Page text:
Kids involve sacrifice. Of all kinds. There’s just no way around that. Your breasts are going to be one of those things. Even if you choose not to breastfeed. You won’t have any control over how your body grows and swells during pregnancy. Especially as your body prepares on its own to nourish that new life inside of you. But if you have implants, you have to wonder, will breastfeeding ruin my implants?
I hate to break this to you…
The most common reason why women experience sagging isn’t because of breastfeeding, but rather due to pregnancy. There are changes in the breasts due to varying hormone production that cause the breast to first engorge and then to rapidly deflate, which is what causes sagging, and loose or wrinkled skin.
It’s not the production of milk or the child at your breast that causes these deplorable changes. (I’ve heard women describe post-pregnancy breasts as “pancakes” or “socks with oranges in them.” One woman showed me how she could actually roll up her breast like a burrito).
If you are already pregnant and you have implants….what is going to happen to your breasts will happen regardless of whether you breastfeed or not.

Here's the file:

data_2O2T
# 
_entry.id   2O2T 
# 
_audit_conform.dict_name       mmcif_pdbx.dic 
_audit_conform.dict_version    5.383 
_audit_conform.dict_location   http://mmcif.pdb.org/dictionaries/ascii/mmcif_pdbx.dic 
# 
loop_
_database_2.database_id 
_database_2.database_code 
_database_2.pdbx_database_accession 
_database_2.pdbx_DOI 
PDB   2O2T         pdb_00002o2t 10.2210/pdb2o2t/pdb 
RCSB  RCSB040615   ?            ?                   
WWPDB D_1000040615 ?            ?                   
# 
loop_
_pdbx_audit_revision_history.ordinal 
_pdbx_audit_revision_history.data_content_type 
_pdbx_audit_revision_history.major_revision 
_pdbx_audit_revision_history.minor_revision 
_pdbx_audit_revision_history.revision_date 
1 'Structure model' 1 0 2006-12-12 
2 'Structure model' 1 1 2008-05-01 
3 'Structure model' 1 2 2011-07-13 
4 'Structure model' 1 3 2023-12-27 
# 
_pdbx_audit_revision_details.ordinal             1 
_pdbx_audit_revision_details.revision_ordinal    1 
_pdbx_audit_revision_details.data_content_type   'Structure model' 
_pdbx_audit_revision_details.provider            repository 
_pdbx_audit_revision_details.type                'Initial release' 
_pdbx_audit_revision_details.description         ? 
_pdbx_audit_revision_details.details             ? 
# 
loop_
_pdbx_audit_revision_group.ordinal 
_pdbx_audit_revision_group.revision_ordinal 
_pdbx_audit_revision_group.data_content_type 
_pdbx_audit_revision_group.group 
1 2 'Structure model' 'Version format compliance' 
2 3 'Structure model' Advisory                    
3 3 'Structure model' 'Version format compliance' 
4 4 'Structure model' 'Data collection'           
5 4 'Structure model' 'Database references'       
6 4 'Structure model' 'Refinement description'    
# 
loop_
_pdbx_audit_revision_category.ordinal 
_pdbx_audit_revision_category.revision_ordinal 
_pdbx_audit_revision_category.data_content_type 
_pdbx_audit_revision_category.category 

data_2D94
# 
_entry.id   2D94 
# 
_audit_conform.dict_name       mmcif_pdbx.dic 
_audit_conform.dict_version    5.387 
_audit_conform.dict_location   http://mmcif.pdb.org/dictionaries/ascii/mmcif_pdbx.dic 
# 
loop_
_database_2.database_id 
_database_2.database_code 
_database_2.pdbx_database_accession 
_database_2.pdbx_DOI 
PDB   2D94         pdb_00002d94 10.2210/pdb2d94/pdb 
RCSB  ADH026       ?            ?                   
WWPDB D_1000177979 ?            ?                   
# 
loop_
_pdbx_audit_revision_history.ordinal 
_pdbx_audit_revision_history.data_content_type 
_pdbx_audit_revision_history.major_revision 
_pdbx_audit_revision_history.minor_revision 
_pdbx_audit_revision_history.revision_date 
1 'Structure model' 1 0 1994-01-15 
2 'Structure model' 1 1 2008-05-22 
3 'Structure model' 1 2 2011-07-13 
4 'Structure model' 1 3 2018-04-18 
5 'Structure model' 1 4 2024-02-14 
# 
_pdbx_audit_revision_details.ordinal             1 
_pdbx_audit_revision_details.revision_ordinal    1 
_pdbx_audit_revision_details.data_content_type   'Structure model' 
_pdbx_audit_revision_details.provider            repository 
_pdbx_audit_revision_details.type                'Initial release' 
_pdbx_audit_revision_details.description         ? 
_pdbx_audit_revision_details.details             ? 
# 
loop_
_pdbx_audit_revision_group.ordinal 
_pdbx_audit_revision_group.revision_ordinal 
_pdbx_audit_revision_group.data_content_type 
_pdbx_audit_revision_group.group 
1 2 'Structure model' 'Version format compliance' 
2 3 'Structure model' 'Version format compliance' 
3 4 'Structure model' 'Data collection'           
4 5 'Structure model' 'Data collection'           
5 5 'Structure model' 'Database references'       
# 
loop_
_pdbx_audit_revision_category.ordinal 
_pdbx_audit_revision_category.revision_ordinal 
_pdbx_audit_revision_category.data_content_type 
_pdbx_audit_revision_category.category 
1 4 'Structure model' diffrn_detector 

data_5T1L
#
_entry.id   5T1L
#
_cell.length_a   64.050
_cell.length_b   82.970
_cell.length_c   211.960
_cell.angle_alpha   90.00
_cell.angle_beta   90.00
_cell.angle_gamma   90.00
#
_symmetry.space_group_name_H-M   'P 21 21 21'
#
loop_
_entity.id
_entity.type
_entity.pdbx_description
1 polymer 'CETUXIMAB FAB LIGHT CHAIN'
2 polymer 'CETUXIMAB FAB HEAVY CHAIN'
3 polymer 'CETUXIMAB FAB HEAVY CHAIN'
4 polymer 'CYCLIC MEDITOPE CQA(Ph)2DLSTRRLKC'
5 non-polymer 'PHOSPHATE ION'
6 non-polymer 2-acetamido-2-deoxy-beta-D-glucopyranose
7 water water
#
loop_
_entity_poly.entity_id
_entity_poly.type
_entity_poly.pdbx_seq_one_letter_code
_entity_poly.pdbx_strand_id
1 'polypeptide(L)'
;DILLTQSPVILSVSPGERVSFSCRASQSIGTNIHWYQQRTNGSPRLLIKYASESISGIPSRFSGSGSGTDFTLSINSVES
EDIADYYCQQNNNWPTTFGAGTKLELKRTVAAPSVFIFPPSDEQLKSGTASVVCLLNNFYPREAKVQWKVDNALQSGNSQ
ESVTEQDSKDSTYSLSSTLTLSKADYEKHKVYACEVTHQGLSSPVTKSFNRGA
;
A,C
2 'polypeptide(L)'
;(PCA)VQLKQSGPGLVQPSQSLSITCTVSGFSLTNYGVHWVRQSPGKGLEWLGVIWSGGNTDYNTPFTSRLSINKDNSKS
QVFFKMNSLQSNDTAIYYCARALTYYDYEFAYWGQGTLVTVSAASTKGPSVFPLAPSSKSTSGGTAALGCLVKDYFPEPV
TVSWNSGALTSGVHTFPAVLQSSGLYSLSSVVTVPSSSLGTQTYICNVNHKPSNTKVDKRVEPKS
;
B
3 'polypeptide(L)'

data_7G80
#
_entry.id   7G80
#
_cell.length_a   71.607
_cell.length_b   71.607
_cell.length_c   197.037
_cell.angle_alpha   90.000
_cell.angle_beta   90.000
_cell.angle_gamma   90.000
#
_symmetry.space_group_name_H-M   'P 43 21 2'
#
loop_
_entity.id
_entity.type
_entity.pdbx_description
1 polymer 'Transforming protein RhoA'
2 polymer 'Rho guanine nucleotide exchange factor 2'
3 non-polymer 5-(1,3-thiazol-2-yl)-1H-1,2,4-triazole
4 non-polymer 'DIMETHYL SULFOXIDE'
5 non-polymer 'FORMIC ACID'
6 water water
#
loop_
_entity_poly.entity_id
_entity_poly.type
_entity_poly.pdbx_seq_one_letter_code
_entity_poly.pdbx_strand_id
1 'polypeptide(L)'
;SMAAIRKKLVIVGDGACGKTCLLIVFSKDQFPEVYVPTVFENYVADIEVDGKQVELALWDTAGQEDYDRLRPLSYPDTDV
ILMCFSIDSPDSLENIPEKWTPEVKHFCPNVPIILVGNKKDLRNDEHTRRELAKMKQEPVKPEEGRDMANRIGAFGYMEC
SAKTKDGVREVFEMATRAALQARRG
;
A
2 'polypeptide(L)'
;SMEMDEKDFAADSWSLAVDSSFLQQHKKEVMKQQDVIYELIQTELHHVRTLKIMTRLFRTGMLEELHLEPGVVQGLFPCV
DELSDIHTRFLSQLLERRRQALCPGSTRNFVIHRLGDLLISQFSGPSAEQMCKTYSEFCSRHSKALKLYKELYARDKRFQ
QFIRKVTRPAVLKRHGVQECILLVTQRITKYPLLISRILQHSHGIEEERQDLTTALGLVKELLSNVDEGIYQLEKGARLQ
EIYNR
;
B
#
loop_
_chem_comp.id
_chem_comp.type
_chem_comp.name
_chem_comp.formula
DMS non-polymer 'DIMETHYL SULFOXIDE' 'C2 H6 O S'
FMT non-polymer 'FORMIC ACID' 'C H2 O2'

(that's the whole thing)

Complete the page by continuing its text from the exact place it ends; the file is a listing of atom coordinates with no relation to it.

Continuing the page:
What will breastfeeding actually do to my implant?
Most women have concerns about how their breasts will look after pregnancy. Women who have implants may obviously and understandably even more concerned about the appearance of their breasts (given that they got implants in the first place). After all, implants aren’t cheap, and in most cases, aren’t covered by insurance.
Due to how and where breast implants are placed in the breast, they will not interfere with a woman’s ability to breastfeed, but also won’t be damaged or ruined when breastfeeding.
In most cases, the implant is placed underneath the breast tissue and also underneath the muscle wall. The implant itself is protected by your muscle tissue, and is also underneath the breast tissue. The areas of the breast that produce milk on generally on top of the plant. Everything that needs to be done by the breast tissue can be done whether there is an implant in there or not.
During nursing, the child won’t be able to bite, burst, or do anything else harmful to the implant.
So breastfeeding won’t actually DO anything to your implant. It’ll just be there, doing its thing, while the breast tissue around it does it’s own thing.
Does that mean my breast shape won’t change?
We aren’t saying that at all. The body can change dramatically during pregnancy. Theoretically, the implant is placed firmly, and shouldn’t move much. However, there are some types of implants that may drop or fall after pregnancy. This may be caused by the changes in the skin or in the breast tissue.
Subpectoral implants are placed under the muscle in the chest and are held up by the muscles, so any tissue changes in the breast shouldn’t affect them. Subglandular implants are above the muscle and rely on support from the muscle, which means that they can fall after pregnancy, but again, not because of breastfeeding.